Thomson Reuters lines up against gay marriage ban
MINNEAPOLIS — The legal, business information and media company Thomson Reuters said Friday that an amendment to ban gay marriage in Minnesota would be bad for business.
Prominent companies including General Mills and St. Jude Medical spoke out earlier against the proposed amendment, which goes to the voters in November. Minnesota already has a law against gay marriage, but gay marriage opponents say the amendment is necessary to put the ban in the state constitution.
In a statement, Thomson Reuters said it doesn’t believe the amendment “would be good for Thomson Reuters or the business community in the state.”
Spokesman John Shaughnessy said Thomson Reuters, headquartered in New York City, has almost 8,000 employees in Minnesota, most based in the Minneapolis suburb of Eagan, and 60,000 around the world. “We believe the Minnesota Marriage Amendment, if passed, would limit our ability to recruit and retain top talent,” several Minnesota-based company executives wrote in an email to employees.
The company, which includes Reuters news agency, tried to clarify why it was weighing in on the issue, saying its statement was not a political or religious position. “Rather, our perspective on the Amendment is a business position,” the email said.
Jay Rosen, a professor of journalism at New York University and expert on media ethics, said he saw no problem with the larger company taking a position on a controversial social issue.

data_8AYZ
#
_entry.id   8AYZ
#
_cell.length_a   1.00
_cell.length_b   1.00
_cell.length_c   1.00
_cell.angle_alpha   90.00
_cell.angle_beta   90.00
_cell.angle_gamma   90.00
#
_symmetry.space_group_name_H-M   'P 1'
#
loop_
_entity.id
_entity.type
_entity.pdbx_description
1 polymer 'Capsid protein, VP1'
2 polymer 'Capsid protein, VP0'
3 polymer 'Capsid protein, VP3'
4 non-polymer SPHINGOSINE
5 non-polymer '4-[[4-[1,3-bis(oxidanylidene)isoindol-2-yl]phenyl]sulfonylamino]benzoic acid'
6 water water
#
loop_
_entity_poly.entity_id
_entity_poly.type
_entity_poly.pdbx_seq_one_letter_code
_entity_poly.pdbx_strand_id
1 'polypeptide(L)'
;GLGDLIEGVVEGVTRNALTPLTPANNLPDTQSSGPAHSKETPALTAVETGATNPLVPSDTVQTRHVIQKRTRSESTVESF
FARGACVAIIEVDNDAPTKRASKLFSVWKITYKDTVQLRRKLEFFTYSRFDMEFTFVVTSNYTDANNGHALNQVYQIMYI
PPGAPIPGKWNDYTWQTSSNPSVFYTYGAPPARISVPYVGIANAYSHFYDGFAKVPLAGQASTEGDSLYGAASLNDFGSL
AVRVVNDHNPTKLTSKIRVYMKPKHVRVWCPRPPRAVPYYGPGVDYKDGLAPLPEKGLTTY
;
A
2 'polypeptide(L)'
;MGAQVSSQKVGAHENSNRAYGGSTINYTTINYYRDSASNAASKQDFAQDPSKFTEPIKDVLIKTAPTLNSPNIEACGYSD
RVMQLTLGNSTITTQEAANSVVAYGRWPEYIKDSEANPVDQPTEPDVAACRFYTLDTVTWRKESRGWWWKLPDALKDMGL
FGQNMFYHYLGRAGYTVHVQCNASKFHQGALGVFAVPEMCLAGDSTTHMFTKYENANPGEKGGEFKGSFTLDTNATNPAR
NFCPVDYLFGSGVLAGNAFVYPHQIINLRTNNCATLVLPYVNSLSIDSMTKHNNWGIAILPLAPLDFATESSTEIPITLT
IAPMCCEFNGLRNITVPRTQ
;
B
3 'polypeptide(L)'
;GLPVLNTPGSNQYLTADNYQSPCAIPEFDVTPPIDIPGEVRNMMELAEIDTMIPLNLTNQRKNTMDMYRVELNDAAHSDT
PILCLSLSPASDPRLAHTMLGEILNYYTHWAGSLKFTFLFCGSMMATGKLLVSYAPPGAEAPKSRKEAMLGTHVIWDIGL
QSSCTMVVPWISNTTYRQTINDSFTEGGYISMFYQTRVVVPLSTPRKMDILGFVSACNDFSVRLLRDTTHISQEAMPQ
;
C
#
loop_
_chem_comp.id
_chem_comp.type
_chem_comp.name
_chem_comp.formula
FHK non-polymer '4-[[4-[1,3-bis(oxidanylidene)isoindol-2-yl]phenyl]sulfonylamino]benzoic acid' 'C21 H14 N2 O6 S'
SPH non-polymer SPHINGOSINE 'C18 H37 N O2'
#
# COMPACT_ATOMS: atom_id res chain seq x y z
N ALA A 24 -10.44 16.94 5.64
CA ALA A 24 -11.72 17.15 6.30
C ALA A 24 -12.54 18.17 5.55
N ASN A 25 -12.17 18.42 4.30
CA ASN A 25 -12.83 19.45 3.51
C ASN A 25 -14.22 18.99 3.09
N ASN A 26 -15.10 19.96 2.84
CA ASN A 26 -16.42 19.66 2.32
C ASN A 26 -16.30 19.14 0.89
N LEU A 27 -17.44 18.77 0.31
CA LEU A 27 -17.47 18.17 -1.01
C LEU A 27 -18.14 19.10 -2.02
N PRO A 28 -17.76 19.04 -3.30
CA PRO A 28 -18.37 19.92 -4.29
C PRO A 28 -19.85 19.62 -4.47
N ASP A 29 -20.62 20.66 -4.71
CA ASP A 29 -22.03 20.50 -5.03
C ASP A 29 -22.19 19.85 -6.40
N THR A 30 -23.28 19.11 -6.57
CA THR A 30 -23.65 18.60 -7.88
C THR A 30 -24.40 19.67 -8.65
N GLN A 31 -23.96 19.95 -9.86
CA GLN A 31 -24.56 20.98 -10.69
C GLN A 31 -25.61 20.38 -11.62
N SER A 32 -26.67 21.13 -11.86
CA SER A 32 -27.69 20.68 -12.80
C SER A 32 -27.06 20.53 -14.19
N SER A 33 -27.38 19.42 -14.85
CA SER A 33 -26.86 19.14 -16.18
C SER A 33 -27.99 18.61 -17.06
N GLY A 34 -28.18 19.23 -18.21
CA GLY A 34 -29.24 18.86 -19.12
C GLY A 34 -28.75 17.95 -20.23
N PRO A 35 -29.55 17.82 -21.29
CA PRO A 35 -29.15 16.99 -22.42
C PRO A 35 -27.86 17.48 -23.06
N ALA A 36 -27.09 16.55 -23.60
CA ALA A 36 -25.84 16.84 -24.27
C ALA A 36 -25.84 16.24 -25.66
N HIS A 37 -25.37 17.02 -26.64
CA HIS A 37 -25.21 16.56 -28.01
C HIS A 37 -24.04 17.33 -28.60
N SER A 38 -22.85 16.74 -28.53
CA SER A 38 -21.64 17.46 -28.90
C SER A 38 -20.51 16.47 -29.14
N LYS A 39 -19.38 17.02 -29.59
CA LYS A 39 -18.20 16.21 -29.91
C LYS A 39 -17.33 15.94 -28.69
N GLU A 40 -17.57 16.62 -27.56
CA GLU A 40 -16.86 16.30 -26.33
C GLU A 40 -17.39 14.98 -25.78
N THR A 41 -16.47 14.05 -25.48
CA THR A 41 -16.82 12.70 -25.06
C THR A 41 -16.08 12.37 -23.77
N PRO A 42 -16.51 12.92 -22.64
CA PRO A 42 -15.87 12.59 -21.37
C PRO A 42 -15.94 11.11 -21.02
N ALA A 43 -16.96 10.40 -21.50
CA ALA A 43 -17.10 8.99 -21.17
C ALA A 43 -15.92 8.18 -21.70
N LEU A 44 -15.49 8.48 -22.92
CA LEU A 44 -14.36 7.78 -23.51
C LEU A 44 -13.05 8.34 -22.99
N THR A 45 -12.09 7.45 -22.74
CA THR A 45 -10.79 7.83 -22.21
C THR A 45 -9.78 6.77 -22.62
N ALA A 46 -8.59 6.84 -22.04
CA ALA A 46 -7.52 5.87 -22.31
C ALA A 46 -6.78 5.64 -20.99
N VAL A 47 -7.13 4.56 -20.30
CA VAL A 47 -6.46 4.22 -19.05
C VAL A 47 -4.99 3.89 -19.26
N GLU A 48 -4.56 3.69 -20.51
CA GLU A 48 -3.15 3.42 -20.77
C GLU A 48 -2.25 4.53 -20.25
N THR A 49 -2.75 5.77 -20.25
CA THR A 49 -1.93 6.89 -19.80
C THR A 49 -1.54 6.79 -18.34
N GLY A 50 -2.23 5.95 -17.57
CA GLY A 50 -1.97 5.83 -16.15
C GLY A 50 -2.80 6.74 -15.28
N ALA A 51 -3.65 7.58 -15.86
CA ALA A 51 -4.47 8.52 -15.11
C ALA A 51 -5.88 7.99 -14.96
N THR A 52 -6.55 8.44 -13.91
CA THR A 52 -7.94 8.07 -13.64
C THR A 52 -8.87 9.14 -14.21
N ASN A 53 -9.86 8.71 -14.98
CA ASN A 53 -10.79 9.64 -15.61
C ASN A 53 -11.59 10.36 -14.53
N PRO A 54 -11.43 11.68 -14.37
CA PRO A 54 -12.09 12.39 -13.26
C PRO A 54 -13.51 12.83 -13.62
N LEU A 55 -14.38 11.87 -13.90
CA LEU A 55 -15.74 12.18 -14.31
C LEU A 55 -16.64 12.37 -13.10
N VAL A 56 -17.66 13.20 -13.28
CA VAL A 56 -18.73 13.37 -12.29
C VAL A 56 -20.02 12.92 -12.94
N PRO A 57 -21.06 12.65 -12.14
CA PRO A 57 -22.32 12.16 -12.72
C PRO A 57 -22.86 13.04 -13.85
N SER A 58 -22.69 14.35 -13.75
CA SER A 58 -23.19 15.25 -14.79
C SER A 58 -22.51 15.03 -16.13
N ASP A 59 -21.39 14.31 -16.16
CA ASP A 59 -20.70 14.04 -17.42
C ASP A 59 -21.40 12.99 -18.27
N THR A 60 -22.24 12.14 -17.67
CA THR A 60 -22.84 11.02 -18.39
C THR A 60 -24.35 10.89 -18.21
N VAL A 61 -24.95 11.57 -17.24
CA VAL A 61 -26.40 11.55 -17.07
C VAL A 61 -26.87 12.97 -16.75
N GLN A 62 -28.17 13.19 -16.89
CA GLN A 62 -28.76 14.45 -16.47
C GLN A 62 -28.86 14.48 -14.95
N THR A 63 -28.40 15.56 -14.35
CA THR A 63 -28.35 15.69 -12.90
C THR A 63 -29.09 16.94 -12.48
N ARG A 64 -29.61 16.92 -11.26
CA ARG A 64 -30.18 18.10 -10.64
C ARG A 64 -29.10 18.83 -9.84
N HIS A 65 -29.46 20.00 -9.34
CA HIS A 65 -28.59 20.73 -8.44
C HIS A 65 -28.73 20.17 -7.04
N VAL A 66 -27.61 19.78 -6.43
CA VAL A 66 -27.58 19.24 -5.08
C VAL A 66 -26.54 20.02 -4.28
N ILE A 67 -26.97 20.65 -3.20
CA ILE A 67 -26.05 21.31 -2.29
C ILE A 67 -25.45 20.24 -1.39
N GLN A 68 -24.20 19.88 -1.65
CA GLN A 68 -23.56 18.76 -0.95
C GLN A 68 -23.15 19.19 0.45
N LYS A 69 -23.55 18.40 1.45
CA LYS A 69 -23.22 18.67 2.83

“If they’d come out and said, we’re against this amendment and that’s the way we’re going to edit the news — that would be different,” Rosen said. “But that’s not what they said.”
Many news outlets are owned by larger conglomerates that lobby on various political issues, Rosen said. The company, known at the time as Thomson, acquired Minnesota’s West Publishing — a leading U.S. provider of legal information — in 1996. It acquired Reuters, including its news service, in 2008.
Minnesotans United for All Families, the group working to defeat the amendment, hailed the company’s decision.
“More and more, companies in Minnesota are standing up and saying that this hurtful amendment is not in the best interests of businesses, families or the state of Minnesota,” Richard Carlbom, the group’s executive director, said in a statement.
Minnesota for Marriage, the chief campaign group supporting the amendment, has been trying to discourage prominent Minnesota companies from taking sides.
“The claim that it will hurt the Minnesota economy is a complete myth,” said Chuck Darrell, the group’s spokesman.
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